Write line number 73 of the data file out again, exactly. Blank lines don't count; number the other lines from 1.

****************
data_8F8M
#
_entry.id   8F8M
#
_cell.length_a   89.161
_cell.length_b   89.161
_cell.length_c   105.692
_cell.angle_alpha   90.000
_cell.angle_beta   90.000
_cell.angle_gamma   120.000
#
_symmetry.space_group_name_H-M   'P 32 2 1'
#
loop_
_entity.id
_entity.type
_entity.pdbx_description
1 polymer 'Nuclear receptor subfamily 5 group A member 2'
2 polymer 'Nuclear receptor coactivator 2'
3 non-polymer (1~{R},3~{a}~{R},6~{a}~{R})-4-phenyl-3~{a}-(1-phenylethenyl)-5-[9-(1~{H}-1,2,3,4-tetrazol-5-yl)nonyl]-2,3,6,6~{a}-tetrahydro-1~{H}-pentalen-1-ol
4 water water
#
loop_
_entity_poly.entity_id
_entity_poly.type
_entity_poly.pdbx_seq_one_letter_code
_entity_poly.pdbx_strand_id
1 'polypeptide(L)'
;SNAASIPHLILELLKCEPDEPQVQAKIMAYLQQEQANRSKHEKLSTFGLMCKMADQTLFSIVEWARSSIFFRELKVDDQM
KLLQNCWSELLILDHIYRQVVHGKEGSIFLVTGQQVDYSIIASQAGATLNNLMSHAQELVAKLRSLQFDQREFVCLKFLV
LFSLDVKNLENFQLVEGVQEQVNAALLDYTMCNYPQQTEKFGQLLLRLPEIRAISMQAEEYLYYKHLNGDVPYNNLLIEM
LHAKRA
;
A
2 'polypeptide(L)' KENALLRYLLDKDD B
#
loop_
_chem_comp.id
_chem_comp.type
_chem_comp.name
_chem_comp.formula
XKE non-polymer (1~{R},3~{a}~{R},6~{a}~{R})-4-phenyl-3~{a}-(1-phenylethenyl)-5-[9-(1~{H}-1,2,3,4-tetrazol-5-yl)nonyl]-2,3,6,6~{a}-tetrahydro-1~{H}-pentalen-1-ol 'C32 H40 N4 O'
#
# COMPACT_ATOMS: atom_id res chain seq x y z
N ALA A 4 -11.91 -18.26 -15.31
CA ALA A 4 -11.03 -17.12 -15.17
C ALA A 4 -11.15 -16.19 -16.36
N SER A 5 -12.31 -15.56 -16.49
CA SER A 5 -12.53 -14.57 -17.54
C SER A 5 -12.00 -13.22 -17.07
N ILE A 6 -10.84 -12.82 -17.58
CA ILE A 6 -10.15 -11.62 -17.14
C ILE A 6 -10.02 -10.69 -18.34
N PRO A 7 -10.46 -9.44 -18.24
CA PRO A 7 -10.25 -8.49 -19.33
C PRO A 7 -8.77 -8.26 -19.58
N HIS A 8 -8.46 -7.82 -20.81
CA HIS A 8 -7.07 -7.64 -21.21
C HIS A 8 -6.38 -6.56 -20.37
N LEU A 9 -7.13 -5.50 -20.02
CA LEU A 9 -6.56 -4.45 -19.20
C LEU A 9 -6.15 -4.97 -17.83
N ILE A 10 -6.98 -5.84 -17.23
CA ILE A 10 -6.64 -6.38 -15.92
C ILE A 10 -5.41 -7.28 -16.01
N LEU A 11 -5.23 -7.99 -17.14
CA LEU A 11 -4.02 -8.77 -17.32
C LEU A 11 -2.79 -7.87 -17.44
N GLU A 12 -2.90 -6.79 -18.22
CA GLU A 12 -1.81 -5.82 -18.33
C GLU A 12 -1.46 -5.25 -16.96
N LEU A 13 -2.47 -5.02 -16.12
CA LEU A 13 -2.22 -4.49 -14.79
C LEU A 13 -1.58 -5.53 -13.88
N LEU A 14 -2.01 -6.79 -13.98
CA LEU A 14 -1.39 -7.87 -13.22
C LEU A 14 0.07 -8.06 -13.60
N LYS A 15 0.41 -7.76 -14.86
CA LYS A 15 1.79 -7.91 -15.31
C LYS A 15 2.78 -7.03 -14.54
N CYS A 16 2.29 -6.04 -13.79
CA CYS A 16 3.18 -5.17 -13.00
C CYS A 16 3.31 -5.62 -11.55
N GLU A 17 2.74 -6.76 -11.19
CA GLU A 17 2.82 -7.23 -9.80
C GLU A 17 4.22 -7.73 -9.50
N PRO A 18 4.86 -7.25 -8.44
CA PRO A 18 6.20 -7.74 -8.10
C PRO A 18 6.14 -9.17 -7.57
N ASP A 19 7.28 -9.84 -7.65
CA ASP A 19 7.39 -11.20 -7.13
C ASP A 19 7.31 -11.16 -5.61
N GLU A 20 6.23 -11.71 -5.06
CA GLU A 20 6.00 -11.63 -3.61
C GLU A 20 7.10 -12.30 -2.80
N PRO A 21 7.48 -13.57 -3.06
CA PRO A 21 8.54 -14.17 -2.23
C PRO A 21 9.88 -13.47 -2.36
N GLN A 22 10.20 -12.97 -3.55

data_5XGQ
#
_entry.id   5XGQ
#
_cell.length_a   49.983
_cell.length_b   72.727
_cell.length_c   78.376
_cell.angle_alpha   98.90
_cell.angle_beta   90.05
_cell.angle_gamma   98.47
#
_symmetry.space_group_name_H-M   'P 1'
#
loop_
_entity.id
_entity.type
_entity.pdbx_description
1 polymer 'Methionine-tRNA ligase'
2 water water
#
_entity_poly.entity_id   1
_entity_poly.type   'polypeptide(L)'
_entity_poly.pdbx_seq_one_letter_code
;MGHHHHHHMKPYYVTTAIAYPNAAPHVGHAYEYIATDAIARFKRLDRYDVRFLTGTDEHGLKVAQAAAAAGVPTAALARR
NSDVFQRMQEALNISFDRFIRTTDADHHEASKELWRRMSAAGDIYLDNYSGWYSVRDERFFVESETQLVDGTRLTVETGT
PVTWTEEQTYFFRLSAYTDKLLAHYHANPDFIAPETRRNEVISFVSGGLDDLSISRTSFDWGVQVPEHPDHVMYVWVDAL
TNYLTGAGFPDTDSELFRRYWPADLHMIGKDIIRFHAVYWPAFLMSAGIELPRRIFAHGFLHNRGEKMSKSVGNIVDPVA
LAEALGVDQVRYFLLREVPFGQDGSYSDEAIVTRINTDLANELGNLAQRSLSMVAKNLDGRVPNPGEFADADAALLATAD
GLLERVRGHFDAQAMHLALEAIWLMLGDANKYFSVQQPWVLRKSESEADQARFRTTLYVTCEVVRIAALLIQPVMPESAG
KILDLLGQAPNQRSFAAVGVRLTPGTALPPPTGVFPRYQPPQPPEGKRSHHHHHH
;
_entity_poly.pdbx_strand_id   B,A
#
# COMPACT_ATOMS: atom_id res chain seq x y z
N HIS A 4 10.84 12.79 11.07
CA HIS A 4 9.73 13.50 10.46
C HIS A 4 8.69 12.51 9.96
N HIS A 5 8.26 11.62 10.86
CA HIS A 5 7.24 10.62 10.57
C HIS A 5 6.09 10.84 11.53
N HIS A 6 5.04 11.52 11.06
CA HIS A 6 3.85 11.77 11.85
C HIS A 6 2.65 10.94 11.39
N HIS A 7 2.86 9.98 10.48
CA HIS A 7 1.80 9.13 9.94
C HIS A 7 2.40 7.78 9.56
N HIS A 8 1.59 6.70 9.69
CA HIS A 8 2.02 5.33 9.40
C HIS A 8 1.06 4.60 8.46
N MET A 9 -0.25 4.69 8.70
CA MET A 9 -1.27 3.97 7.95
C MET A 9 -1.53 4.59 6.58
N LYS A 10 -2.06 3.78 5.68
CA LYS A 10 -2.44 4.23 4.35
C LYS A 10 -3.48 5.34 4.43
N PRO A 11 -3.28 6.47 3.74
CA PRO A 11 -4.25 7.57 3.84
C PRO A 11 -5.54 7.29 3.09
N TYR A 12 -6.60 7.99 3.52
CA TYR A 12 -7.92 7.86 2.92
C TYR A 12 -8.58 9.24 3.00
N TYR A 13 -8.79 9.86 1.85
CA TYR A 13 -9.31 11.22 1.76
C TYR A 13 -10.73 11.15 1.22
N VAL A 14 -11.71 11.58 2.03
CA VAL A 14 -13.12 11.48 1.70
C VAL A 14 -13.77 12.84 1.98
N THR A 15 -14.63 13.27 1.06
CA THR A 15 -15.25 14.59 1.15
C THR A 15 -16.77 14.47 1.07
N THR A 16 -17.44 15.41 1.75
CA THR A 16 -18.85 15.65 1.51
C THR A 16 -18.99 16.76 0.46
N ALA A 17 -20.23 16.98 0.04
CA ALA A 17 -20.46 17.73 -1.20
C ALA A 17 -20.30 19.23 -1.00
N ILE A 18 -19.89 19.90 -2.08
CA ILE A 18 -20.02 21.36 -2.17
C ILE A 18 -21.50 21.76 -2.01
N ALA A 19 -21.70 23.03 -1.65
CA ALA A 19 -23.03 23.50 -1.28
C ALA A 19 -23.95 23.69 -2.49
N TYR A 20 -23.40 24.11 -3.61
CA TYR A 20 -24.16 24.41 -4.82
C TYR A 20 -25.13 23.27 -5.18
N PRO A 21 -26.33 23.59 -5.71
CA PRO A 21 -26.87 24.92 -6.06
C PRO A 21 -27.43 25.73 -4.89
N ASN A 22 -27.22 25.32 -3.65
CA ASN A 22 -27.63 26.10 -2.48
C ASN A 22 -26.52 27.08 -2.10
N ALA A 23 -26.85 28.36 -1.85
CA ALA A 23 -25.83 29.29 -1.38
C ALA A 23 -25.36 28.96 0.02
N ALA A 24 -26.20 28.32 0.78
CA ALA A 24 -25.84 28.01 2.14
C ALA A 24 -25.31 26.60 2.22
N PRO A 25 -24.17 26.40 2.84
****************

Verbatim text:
CA LEU A 13 -2.22 -4.49 -14.79